Support the GITP forums on Patreon
Help support GITP's forums (and ongoing server maintenance) via Patreon
Results 1 to 6 of 6
  1. - Top - End - #1
    Troll in the Playground
     
    Jallorn's Avatar

    Join Date
    Oct 2008
    Gender
    Male

    Default Pantheon Creation (Assistance Request)

    So I've been working semi-diligently on my campaign setting of Ferar for... wow, over half a year now. Anywho, having finished the races, I'm moving on to the last thing necessary to make this setting usable, though still quite bare-bones: The Gods.

    Some things I've already decided upon:
    • There is only one pantheon of gods, even though each race worships a different one. In truth, they each have their own names for each god and their own stories (though many are similar), and attribute slightly different, though mostly similar, personalities and roles to each god. Naturally, even though there isn't a "King of the Gods" per say, each race attributes their creator with this role.
    • The gods are at current pretty absent from the world due to a secret war (secret from most mortals) being fought on the other planes. This is one reason why true Clerics are so rare.


    Things I need to determine:
    • How many gods there are.
    • What their domains are.
    • Their personalities.


    We will start with the second one, namely, what domains should be covered by the gods as a whole? I have always disliked the alignment system of DnD, and am considering not giving the gods alignments. Other than Clerics, who will this affect?
    Quote Originally Posted by Ertier View Post
    A good background is like a skirt. Short enough to keep my interest, but long enough to cover the important bits.
    Quote Originally Posted by FistsFullofDice View Post
    Derailed in the best way, thank you good sir.
    Spoiler: Homebrew Links
    Show

    Avatar by Dogmantra

  2. - Top - End - #2
    Ogre in the Playground
     
    Sir_Chivalry's Avatar

    Join Date
    Nov 2007

    Default Re: Pantheon Creation (Assistance Request)

    Quote Originally Posted by Jallorn View Post
    So I've been working semi-diligently on my campaign setting of Ferar for... wow, over half a year now. Anywho, having finished the races, I'm moving on to the last thing necessary to make this setting usable, though still quite bare-bones: The Gods.

    Some things I've already decided upon:
    • There is only one pantheon of gods, even though each race worships a different one. In truth, they each have their own names for each god and their own stories (though many are similar), and attribute slightly different, though mostly similar, personalities and roles to each god. Naturally, even though there isn't a "King of the Gods" per say, each race attributes their creator with this role.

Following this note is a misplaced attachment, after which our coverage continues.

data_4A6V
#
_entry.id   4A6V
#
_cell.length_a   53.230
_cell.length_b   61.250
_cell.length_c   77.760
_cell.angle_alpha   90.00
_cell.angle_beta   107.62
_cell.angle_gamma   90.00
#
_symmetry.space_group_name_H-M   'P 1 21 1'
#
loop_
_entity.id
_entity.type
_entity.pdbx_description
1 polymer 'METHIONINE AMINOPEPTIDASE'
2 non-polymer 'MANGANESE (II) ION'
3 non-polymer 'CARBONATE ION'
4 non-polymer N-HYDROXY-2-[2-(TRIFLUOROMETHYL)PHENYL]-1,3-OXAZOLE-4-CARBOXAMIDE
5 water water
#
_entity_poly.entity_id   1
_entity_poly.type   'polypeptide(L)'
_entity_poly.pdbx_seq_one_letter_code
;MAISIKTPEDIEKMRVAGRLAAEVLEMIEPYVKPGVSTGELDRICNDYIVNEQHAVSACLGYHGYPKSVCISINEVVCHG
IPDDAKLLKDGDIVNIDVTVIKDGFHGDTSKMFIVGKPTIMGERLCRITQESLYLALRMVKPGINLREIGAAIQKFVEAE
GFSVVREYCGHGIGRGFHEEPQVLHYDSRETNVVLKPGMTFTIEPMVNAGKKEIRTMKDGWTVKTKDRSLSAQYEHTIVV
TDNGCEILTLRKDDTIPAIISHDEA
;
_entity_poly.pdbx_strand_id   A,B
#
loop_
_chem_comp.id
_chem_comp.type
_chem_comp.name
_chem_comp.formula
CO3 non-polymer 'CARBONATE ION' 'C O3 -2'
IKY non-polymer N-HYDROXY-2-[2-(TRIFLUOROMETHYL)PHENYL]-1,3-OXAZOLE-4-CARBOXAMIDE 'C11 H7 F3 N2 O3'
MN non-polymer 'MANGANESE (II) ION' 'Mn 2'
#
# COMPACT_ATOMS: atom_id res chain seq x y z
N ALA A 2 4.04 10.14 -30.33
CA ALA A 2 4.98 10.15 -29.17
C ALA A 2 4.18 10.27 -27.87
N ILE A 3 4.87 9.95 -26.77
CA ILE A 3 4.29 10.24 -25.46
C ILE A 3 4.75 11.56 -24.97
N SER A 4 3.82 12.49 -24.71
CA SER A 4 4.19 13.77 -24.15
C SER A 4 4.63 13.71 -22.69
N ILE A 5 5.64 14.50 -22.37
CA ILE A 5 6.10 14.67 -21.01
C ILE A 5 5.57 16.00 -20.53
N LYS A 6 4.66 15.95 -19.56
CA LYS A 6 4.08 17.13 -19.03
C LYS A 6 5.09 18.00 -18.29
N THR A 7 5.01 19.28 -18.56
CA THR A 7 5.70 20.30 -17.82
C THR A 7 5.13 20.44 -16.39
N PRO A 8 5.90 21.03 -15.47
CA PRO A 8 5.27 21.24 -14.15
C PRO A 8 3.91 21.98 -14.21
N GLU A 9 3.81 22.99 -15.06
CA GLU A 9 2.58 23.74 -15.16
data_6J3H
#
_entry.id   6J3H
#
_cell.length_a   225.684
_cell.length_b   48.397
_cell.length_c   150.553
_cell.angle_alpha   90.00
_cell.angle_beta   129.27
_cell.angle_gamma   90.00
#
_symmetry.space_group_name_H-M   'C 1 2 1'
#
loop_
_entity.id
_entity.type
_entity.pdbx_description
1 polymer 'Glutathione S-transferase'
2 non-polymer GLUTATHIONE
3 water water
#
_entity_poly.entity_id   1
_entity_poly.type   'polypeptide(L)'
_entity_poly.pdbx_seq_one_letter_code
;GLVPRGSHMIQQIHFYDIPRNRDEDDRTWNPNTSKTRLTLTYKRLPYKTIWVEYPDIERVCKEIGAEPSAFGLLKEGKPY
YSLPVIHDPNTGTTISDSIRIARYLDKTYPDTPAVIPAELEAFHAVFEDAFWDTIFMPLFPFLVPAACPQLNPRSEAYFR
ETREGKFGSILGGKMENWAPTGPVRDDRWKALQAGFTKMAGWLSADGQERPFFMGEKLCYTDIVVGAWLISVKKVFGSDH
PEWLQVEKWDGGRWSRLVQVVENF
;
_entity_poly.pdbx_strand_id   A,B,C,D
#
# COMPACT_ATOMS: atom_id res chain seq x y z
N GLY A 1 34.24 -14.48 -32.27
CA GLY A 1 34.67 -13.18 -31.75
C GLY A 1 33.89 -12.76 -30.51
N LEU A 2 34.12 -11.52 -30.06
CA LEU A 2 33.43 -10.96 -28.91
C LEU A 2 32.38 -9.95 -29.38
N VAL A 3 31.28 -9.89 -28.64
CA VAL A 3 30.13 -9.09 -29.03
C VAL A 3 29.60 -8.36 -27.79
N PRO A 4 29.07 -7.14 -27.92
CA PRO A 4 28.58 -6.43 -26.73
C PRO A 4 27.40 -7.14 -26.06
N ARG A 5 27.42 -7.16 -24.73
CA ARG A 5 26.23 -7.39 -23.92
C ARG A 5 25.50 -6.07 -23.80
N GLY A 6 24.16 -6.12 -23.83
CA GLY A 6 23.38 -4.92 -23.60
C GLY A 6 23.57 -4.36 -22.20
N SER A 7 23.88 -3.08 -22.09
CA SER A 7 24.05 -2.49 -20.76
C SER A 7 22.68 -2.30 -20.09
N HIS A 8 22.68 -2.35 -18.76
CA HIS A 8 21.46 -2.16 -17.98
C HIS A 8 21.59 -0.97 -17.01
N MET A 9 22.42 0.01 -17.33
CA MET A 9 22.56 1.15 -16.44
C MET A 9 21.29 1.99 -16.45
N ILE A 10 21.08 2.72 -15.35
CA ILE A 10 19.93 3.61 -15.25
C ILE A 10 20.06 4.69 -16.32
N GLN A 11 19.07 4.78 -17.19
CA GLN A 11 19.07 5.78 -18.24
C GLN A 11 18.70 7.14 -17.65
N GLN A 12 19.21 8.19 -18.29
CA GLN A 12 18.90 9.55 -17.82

• The gods are at current pretty absent from the world due to a secret war (secret from most mortals) being fought on the other planes. This is one reason why true Clerics are so rare.


    Things I need to determine:
    • How many gods there are.
    • What their domains are.
    • Their personalities.


    We will start with the second one, namely, what domains should be covered by the gods as a whole? I have always disliked the alignment system of DnD, and am considering not giving the gods alignments. Other than Clerics, who will this affect?
    Well, to begin with, let us use the Deities and Demigods suggestion as a base.

    Three Warrior gods (an extreme alignment (LG) and the two components of the opposite (NE and CN))
    Three Skillmonkey gods (LN, TN, CN)
    Three Arcane gods (NG, TN, NE)
    One Nature God (TN)

    Scrapping alignments, you have gods for three types of fighting, three gods of various aspects of culture and skills, three who determine the sue of magic, and a nature god. How you fluff them is up to you.
    Feel free to PM me if you want something PEACHed. I may not be one of the greats, but I'll do it if you ask.

    "One of us is tender,
    One of us is not,
    One of us takes vengeance,
    All four tied in a knot
    "

    My homebrew

    (U)sually in any game situation the biggest control freak will gravitate towards the job of being the GM anyway.

  3. - Top - End - #3
    Ogre in the Playground
     
    Vadin's Avatar

    Join Date
    Oct 2006
    Location
    Auburn, AL
    Gender
    Male

    Default Re: Pantheon Creation (Assistance Request)

    So we've got orcs, humans, dwarves, halflings, hobgoblins, goblins, elves, and centaurs. Interesting. You want only one pantheon to be the true religious reality of the world, yes? What I've got here is a little bit different than what you have so far, but it should fit into your campaign world fairly well. Stay with me for a moment (hour) while I set out on a random tangent or few...

    <Skip to the bottom if you want the table with the finished product so far. There's no names and unspecific fluff so you can alter, implement, or disregard things as you wish>

    I'm going to start by looking at where the races might have come from. Now, the halflings and hobgoblins can interbreed sometimes, so going waaaay back they must share a common ancestor. Same for orcs and humans (I assume). First line of thought: there was a proto-primate that all races but the centaurs evolved from, diverging off into their own lines at different times.

    A pair of elderly and strange father and mother type gods should work as a good divine representation of this early ancestor almost all sentient creatures share.

    Halflings and hobgoblins must have diverged from the same common lineage not shared by other races. Goblins also probably share this source, but they were quickly isolated and went in a different direction. The oldest common ancestor of these three races was what we will call the simianoid. Halflings, hobgoblins, and goblins are all descended from the simianoid, a bipedal monkey without a tail that still retained many monkey-like traits. He was a sometimes bipedal carnivore and predator.